"The Blessed Virgin Compared to the Air We Breathe"

By Gerard Manley Hopkins

I say that we are wound 
With mercy round and round
As if with air: the same 
Is Mary, more by name. 
She, wild web, wondrous robe, 
Mantles the guilty globe, 
Since God has let dispense
Her prayers his providence: 
Nay, more than almoner, 
The sweet alms’ self is her 
And men are meant to share 
Her life as life does air.
If I have understood, 
She holds high motherhood 
Towards all our ghostly good 
And plays in grace her part 
About man’s beating heart,
Laying, like air’s fine flood, 
The deathdance in his blood; 
Yet no part but what will 
Be Christ our Saviour still. 
Of her flesh he took flesh:
He does take fresh and fresh, 
Though much the mystery how, 
Not flesh but spirit now 
And makes, O marvellous! 
New Nazareths in us,
Where she shall yet conceive 
Him, morning, noon, and eve; 
New Bethlems, and he born 
There, evening, noon, and morn— 
Bethlem or Nazareth,
Men here may draw like breath 
More Christ and baffle death; 
Who, born so, comes to be 
New self and nobler me 
In each one and each one
More makes, when all is done, 
Both God’s and Mary’s Son. 
Again, look overhead 
How air is azurèd; 
O how! nay do but stand
Where you can lift your hand 
Skywards: rich, rich it laps 
Round the four fingergaps. 
Yet such a sapphire-shot, 
Charged, steepèd sky will not 
Stain light. Yea, mark you this: 
It does no prejudice. 
The glass-blue days are those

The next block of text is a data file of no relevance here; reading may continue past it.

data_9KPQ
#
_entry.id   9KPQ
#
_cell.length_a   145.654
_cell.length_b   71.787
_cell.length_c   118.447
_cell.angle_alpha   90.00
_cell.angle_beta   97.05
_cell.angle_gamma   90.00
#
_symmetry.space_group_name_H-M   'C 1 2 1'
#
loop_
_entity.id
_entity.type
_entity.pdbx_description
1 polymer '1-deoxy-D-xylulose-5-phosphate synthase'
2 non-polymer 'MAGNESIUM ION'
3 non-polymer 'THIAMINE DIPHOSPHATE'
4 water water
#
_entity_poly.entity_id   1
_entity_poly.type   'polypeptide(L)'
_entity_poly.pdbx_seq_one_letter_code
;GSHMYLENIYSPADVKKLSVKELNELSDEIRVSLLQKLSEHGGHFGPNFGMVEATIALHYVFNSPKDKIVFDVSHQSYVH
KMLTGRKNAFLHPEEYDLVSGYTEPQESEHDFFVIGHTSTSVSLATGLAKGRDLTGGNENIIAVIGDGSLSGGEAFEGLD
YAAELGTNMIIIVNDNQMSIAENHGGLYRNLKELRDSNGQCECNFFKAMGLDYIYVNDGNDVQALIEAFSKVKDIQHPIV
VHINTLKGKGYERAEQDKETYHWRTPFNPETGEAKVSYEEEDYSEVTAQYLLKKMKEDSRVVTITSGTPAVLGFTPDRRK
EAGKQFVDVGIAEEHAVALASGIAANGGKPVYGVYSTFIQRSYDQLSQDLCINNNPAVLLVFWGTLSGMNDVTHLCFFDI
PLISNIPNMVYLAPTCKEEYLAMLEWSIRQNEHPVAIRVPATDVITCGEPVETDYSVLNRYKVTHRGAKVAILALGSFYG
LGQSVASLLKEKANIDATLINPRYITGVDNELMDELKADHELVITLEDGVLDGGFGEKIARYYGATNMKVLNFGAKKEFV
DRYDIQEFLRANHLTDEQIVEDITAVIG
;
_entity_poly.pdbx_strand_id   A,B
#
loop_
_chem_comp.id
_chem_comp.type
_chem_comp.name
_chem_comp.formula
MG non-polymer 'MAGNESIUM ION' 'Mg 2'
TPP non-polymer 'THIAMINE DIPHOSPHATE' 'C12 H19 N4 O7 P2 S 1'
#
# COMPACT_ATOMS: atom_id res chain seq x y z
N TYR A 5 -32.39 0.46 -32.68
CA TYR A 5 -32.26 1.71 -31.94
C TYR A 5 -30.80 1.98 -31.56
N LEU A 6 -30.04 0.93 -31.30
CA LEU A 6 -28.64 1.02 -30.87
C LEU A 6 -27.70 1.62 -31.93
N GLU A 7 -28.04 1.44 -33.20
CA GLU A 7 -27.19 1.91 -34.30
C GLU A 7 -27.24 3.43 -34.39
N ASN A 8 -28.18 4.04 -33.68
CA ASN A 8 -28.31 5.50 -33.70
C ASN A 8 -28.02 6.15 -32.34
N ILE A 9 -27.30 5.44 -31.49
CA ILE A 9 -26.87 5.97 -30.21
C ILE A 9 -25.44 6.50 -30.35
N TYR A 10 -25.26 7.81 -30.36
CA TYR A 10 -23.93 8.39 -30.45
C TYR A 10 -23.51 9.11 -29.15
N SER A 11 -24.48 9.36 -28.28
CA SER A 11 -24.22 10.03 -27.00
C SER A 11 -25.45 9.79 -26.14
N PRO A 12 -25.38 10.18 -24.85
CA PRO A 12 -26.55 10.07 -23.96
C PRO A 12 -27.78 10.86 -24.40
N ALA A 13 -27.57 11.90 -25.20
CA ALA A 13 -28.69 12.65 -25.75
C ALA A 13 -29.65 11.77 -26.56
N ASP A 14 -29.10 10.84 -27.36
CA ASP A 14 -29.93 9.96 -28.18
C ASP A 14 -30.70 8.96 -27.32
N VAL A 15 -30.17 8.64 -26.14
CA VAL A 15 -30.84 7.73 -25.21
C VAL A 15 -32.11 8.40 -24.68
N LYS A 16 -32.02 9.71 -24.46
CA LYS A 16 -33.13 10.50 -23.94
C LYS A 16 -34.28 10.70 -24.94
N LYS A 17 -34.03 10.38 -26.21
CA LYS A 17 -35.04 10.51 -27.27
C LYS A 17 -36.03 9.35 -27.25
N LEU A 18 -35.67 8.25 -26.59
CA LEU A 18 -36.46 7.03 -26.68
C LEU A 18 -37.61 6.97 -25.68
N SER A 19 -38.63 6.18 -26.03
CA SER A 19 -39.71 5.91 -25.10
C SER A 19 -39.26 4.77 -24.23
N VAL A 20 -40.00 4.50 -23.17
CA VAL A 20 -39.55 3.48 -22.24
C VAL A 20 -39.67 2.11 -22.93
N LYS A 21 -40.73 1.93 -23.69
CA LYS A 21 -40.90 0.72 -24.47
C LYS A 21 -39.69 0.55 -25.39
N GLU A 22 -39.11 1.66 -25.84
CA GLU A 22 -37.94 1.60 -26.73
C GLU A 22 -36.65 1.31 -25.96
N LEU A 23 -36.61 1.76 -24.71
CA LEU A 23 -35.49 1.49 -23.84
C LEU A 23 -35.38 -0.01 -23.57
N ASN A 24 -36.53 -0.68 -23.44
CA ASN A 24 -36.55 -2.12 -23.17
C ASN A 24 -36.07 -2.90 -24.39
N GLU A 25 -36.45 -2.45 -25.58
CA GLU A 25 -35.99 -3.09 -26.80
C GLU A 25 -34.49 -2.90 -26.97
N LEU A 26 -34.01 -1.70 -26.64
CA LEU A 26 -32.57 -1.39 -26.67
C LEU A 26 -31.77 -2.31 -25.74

When every colour glows, 
Each shape and shadow shows.
Blue be it: this blue heaven 
The seven or seven times seven 
Hued sunbeam will transmit 
Perfect, not alter it. 
Or if there does some soft,
On things aloof, aloft, 
Bloom breathe, that one breath more 
Earth is the fairer for. 
Whereas did air not make 
This bath of blue and slake 
His fire, the sun would shake, 
A blear and blinding ball 
With blackness bound, and all 
The thick stars round him roll 
Flashing like flecks of coal, 
Quartz-fret, or sparks of salt, 
In grimy vasty vault. 
So God was god of old: 
A mother came to mould 
Those limbs like ours which are 
What must make our daystar 
Much dearer to mankind; 
Whose glory bare would blind 
Or less would win man’s mind. 
Through her we may see him 
Made sweeter, not made dim, 
And her hand leaves his light 
Sifted to suit our sight. 
Be thou then, O thou dear 
Mother, my atmosphere;
My happier world, wherein 
To wend and meet no sin; 
Above me, round me lie 
Fronting my froward eye 
With sweet and scarless sky;
Stir in my ears, speak there 
Of God’s love, O live air, 
Of patience, penance, prayer: 
World-mothering air, air wild, 
Wound with thee, in thee isled,                                                                                   Fold home, fast fold thy child.